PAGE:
Instructables

Wood Veneer Bracelet with LED Backlighting

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This bracelet is designed to showcase a special piece of wood veneer.  In my case I had a small piece of olive ash that had a really beautiful grain pattern.  It was suitable for framing, so I framed it into a bracelet.  The LEDs behind the veneer add a warm glow that really shows off the personality of the veneer.  

The bracelet has a wood base (plywood, specifically), a veneered outside, a channel for an LED circuit and diffusing resin, and a leather lining/battery cover.  

Most of the steps don't take much time, but the drying between steps does.  You won't be wearing this the day you start working on it so plan ahead.


By the way - ash trees are absolutely beautiful and in big trouble, at least in the US.  Read this over help out some lovely trees!
 
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Step 1: Materials and Equipment

Materials:

Wood Veneer - make it something special, this is a great chance to use something really exotic.  My olive ash piece had a really great pattern.  It needs to be just a straight piece of veneer, none of that paper backed stuff they sell at home improvement stores.  A 2x12" piece should  get the job done.

Wood Base Material - I had 1/8" thick plywood laser cut to build the backing of the bracelet out of.  If you do any woodworking you almost certainly have a better selection of tools to work with so you can probably make this with a jigsaw, bandsaw, router or some other clever way.  The upside to lasering is that I was able to make parts for another project from the pieces cut out of the bracelet and I was able to be super precise.

LEDs - I used the impossibly tiny surface mount style so that I could keep the channel as narrow as possible.  I didn't want a big, bulky bracelet.  If you're willing to go with a bigger bracelet you can use much larger/friendlier LEDs.  Mouser #630-ASMT-TWBM-NT902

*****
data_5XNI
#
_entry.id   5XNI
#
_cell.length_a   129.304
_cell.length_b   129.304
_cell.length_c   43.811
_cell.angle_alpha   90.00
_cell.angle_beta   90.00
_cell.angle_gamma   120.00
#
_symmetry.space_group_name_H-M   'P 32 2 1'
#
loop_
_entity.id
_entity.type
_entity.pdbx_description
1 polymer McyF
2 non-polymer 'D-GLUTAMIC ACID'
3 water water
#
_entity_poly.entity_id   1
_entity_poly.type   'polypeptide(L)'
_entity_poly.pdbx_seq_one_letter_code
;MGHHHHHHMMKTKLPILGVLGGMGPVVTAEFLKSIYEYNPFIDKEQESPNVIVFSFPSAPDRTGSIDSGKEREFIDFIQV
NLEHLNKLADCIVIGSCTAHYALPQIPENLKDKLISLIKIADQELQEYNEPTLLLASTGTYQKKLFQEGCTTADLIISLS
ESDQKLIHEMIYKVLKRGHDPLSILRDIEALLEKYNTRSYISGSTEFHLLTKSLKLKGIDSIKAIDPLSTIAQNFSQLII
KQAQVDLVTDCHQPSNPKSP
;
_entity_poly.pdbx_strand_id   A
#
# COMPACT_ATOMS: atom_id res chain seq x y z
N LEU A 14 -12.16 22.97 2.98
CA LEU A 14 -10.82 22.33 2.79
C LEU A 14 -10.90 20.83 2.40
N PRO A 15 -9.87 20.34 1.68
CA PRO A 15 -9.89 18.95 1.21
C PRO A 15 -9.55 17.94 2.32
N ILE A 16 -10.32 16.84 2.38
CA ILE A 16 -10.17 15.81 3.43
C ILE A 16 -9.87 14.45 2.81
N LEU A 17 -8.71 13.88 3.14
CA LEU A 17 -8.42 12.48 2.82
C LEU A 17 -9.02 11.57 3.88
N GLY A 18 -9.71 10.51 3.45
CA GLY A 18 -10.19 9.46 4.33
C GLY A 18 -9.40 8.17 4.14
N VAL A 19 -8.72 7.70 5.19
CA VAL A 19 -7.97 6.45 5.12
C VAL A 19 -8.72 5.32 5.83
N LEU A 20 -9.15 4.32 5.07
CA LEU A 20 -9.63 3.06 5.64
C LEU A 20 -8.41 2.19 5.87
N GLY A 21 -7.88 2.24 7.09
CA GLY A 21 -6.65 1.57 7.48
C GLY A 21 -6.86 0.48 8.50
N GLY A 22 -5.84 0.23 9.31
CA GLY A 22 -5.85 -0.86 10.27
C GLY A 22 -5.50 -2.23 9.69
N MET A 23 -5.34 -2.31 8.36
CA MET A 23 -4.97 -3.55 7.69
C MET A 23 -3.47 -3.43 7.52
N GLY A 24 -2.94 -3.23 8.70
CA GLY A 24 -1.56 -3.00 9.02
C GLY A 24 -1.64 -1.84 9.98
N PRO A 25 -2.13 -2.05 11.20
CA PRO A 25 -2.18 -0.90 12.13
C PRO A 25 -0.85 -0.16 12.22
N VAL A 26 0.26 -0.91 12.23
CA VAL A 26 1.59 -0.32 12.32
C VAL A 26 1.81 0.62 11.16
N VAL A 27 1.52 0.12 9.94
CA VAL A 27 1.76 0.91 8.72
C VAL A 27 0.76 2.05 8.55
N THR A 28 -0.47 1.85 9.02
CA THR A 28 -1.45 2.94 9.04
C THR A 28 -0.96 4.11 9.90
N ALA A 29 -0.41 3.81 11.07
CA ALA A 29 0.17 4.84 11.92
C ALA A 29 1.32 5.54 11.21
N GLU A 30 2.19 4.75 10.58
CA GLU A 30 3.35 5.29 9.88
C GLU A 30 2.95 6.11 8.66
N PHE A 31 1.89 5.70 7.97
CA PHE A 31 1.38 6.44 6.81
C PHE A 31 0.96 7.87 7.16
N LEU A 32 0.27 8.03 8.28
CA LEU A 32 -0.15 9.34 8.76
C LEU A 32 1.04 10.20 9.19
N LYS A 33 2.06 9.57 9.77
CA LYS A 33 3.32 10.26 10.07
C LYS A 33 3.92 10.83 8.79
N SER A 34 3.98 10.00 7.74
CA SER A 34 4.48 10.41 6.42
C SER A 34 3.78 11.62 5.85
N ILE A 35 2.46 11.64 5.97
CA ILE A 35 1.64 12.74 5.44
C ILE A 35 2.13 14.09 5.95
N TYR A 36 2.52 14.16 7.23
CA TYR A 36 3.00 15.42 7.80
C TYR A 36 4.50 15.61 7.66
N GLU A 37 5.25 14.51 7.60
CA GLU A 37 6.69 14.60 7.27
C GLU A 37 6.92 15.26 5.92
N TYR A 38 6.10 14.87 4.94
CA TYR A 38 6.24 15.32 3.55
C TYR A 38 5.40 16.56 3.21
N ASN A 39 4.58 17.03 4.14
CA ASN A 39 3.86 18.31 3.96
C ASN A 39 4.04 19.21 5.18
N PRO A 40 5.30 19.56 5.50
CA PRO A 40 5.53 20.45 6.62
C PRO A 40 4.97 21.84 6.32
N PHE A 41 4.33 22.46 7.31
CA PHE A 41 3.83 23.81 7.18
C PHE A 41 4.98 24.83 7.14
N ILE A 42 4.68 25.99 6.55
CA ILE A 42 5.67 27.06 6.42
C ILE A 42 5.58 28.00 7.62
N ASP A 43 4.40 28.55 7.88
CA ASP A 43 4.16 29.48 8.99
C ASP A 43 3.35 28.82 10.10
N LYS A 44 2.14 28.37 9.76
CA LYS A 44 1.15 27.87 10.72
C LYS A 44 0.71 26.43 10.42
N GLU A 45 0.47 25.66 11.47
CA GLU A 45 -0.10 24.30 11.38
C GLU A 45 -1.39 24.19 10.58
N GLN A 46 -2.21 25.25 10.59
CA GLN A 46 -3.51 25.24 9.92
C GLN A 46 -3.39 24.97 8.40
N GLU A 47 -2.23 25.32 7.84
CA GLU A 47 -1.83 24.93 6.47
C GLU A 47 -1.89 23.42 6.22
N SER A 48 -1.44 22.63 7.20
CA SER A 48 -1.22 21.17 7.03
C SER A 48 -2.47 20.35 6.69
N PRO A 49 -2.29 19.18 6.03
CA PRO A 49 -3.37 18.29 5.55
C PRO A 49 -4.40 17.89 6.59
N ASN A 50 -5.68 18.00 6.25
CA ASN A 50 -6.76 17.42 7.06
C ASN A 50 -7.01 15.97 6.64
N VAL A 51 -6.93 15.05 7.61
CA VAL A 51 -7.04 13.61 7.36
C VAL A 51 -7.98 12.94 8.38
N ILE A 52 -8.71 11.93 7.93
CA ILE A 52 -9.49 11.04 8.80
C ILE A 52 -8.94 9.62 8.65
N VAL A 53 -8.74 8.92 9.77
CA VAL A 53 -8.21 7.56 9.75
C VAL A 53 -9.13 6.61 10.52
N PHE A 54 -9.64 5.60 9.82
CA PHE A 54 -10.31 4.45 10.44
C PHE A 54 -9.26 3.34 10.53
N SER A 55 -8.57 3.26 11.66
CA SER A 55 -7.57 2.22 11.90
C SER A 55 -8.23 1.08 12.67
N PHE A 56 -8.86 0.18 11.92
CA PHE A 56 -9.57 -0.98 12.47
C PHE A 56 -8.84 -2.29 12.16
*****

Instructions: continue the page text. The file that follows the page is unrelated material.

Resistors - One per LED, use a handy calculator to get the right kind.  Mouser #299-150-RC

Battery Holder - This needs to hold 2 coin cell batteries.  Mouser #122-2820-GR

Coin Cell Batteries - I used CR2016 batteries because they're only 1.6mm thick and took up a small amount of space.  Mouser #658-CR2016

Resin - A two part epoxy resin is ideal for this.  You can get away with the table top stuff if your channel is thin, but a casting resin is better.

Resin Dye - I used a small amount of white resin dye to help diffuse the light.

Wire, Solder - Use this to connect the LEDs and resistors to the battery case.  Lead free is best, but I prefer solder with lead.  There are really only two tiny areas that they lead might be accessible, and you'd probably die from ingesting all that resin, wood and varnish before the lead got you.  I stripped the insulation off of some stranded copper, solid would have been a lot easier.

Wood Glue - To glue the wood together.  Keep it closed and keep the nozzle clean so you don't have to fight dried bits.

Barge Cement - To glue the leather to the wood.

Rubber Cement - To temporarily tack parts together.

Super Glue - To quickly stick the circuit to the bracelet.  It only needs to hold until the resin gets in there.

Clasp or Closure - This will close the leather over the battery pack.  I used two small snaps.